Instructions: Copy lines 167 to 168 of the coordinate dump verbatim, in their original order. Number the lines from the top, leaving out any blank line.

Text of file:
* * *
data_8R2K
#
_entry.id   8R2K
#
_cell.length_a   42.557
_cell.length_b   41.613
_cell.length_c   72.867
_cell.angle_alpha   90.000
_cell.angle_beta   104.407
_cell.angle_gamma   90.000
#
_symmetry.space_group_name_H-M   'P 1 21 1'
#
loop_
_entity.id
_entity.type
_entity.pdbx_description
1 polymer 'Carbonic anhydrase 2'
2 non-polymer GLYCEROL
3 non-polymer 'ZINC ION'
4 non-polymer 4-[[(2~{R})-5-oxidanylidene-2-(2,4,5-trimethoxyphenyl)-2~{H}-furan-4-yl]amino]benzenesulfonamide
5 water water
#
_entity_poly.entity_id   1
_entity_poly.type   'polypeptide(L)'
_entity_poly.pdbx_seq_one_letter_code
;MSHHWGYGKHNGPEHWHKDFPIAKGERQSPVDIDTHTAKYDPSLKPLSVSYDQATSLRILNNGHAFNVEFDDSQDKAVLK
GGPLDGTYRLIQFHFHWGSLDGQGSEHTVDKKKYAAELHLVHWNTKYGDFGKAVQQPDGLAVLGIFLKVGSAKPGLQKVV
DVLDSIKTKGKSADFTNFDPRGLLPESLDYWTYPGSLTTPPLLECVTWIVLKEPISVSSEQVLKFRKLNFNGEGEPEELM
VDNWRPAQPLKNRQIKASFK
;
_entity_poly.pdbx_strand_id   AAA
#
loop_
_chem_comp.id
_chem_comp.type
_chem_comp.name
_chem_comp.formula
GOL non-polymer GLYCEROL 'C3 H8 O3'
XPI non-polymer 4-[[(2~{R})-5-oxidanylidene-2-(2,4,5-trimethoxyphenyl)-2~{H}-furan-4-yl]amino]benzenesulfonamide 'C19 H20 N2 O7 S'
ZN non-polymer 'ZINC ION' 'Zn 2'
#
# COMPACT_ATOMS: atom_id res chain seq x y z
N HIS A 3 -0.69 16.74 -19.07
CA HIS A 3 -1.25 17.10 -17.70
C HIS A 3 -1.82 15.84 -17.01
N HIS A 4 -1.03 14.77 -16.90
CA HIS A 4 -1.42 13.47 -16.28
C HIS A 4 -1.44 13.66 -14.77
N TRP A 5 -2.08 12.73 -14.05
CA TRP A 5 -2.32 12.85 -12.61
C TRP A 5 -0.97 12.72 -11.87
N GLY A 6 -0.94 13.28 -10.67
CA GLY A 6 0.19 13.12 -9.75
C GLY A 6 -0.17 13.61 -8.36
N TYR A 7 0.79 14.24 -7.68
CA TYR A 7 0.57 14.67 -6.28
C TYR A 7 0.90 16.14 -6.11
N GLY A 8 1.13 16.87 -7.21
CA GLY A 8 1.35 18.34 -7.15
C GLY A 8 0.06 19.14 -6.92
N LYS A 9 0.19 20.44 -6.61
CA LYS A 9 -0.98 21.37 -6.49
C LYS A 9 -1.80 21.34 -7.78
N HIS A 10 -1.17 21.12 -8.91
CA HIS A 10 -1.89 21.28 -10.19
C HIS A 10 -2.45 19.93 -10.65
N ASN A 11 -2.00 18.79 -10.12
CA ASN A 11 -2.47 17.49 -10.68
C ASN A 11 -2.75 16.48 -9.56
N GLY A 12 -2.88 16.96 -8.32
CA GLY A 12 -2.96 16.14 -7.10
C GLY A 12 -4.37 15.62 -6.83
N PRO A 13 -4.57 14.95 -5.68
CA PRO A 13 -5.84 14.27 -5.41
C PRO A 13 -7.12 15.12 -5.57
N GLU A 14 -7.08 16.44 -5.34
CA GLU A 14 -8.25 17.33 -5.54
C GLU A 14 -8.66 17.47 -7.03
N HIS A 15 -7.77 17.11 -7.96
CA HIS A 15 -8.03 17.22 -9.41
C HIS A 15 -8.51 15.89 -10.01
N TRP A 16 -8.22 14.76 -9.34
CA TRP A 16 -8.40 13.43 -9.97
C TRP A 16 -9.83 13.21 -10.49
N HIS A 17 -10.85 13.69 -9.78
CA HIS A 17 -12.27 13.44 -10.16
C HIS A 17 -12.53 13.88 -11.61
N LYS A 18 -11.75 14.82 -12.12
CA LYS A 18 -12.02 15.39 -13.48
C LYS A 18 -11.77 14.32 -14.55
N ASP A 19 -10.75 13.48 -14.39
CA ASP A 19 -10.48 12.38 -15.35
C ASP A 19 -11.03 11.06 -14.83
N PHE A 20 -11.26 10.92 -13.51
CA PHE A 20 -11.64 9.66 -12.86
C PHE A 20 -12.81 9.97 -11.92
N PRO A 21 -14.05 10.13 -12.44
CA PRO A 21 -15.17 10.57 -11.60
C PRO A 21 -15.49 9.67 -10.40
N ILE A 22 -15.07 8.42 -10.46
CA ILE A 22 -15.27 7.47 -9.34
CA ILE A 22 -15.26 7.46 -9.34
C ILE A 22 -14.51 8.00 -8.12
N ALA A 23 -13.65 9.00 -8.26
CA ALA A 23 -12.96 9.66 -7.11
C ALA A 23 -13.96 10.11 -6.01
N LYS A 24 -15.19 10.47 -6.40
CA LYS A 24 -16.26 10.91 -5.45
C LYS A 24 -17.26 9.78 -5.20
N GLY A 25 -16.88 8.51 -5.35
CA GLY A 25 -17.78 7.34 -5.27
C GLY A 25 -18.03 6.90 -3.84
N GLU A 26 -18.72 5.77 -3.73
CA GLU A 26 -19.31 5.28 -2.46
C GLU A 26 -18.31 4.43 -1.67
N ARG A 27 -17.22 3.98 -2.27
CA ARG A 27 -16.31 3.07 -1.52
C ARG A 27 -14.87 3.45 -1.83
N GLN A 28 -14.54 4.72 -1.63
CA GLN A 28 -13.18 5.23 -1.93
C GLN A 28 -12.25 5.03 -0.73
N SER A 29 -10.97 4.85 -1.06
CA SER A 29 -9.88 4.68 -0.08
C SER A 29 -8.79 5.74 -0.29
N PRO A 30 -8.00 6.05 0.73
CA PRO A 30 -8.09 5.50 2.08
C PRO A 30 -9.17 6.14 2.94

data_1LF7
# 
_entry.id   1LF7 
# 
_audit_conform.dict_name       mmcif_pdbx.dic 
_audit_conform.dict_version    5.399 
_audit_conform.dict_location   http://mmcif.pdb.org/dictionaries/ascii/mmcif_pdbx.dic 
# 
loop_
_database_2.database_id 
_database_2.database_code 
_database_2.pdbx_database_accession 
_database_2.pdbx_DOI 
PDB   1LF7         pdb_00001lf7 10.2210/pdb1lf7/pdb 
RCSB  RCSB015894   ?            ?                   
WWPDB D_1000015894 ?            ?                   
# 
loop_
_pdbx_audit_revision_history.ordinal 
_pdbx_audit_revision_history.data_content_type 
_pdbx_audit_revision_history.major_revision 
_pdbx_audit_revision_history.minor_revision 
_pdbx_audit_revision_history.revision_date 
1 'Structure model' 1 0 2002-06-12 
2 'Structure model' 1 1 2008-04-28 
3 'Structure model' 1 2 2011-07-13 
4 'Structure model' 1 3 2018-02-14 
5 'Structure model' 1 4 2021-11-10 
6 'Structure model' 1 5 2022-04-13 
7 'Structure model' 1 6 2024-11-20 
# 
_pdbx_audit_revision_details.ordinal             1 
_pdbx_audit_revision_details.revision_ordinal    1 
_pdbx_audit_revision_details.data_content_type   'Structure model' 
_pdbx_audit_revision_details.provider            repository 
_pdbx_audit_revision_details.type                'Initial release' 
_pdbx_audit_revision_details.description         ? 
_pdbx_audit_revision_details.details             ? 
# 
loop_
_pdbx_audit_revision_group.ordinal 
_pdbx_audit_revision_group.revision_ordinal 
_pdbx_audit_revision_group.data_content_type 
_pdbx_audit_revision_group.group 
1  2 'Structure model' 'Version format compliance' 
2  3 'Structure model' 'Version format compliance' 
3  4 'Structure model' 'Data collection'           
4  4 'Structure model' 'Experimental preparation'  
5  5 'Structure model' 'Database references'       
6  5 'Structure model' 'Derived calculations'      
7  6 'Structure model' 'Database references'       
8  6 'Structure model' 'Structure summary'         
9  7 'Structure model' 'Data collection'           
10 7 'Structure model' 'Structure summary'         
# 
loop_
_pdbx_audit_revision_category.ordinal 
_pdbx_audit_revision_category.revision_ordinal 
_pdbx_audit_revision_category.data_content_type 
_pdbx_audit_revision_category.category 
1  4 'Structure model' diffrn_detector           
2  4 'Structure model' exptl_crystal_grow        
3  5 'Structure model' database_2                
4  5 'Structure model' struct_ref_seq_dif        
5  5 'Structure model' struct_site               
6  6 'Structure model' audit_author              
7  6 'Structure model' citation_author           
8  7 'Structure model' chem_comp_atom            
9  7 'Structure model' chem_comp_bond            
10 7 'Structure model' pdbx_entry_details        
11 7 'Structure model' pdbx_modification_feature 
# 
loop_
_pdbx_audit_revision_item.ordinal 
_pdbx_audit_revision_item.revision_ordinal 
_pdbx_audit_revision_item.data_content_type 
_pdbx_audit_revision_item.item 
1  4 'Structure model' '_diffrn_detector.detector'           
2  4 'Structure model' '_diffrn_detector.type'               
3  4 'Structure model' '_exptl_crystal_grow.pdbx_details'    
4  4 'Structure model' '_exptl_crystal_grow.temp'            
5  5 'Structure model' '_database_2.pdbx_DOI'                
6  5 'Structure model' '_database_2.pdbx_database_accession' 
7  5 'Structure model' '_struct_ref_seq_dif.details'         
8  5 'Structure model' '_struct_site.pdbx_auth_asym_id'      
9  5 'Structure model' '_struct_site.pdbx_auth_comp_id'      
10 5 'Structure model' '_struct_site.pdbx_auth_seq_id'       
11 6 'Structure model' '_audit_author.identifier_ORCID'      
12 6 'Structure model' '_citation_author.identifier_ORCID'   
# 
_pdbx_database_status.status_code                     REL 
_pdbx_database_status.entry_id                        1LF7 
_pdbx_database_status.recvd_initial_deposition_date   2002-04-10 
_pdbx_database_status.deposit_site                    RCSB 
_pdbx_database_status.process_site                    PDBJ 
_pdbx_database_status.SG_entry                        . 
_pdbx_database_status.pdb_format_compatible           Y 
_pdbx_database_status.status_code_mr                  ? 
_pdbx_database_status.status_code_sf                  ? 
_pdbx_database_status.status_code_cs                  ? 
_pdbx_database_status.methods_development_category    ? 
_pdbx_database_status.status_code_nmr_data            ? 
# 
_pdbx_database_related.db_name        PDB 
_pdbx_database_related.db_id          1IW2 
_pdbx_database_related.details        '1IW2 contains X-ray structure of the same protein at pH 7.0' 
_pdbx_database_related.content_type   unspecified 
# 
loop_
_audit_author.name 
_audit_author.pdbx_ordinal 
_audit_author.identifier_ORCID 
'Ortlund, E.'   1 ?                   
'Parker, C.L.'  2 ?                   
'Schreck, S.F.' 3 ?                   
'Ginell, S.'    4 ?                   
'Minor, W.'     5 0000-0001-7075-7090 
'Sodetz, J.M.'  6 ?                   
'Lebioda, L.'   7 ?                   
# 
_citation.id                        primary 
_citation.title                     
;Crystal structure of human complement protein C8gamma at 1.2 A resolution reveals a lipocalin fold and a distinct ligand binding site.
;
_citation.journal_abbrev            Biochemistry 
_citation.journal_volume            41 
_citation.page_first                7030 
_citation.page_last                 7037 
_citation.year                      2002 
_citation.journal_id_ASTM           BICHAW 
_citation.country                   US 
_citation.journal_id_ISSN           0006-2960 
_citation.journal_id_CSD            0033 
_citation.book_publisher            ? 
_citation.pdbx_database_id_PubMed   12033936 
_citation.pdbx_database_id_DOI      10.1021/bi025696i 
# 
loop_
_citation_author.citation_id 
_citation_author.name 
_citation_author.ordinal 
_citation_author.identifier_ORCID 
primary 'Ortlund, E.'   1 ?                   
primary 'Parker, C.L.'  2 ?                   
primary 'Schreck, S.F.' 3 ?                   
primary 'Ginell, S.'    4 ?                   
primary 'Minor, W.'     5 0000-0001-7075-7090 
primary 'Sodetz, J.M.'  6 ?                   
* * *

# 
loop_